AC Pipe Organs Honored

by Press Release | Nov 19, 2004
AC Pipe Organs Honored Two of the most noteworthy features of historic Boardwalk Hall, the Midmer-Losh and Kimball organs, were recognized by the Organ Historical Society, with the awarding of two citations. The event was attended by representatives from the Convention Hall Organ Society, the New Jersey Sports and Exposition Authority, the Atlantic City Convention & Visitors Authority, local business leaders and elected officials.

The Midmer-Losh, whose console can be seen on stage left, is the world's largest pipe organ ever constructed. Designed in 1928-1929 by New Jersey State Senator Emerson Richards, the mighty organ has more than 33,000 pipes controlled by a seven manual (keyboard) console, with 1,235 stop keys and five manual moveable console. The Kimball organ is located in the balcony of the Adrian Phillips Ballroom. Both instruments are unique in the history of American organbuilding, for most instruments of that age have experienced some modification. Emerson Richards is recognized as the creative force leading to development of the classic American symphonic organ, recognized throughout the world.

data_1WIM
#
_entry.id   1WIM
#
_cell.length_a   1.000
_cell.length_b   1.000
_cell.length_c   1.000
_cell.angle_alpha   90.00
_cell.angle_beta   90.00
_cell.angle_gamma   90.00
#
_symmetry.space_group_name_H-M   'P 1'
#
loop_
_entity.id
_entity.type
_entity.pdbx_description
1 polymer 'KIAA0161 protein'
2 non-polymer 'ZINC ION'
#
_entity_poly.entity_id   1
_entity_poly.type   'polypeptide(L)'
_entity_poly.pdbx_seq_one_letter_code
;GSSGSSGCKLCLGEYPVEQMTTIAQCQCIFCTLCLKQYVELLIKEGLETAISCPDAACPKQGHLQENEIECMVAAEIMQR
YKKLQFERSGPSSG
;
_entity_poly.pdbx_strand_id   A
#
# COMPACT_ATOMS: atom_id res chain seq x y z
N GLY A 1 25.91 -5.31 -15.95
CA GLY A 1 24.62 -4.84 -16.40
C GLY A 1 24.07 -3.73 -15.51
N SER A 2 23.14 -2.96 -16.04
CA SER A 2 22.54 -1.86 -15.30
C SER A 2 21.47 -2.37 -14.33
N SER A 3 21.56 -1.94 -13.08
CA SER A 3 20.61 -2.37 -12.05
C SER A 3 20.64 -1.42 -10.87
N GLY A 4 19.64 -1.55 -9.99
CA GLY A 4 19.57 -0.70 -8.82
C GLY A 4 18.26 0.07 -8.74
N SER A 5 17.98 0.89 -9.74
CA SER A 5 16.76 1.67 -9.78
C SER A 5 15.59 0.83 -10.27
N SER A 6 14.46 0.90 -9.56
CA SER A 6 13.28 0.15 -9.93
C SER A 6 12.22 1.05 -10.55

The Organ Historical Society is a non-profit organization founded in 1956 to provide education about historic American organs and organbuilders and to promote preservation of existing instruments. The Citations Committee uses a range of criteria to make decisions in awarding a citation. Both organs in Boardwalk Hall meet the criteria, as the original designs of both organs have remained intact.

In an effort to fully restore the instruments, New Jersey Sports and Exposition Authority (NJSEA) formed a non-profit organization, the Historic Organ Restoration Committee Inc. charged with overseeing the funding and restoration process for both organs. The NJSEA set aside $1.17 million in escrow to begin the restoration process in accordance with guidelines established by the National Park Service and the State Historic Preservation Office. A Save Atlantic City organs America's Treasures grant for an additional $1 million has been applied for and other funding sources are in process of being investigated by the Trustees.

To see both instruments restored to their original performance condition, and playable again, is the fervent hope of everyone who appreciates their intrinsic value and to countless individuals in generations to come who will for the first time be moved by the sound of the Midmer-Losh Organ. Detailed information, photos and audio clips are on the Internet at the Atlantic City Convention Hall Organ Society's website, www.acchos.org.

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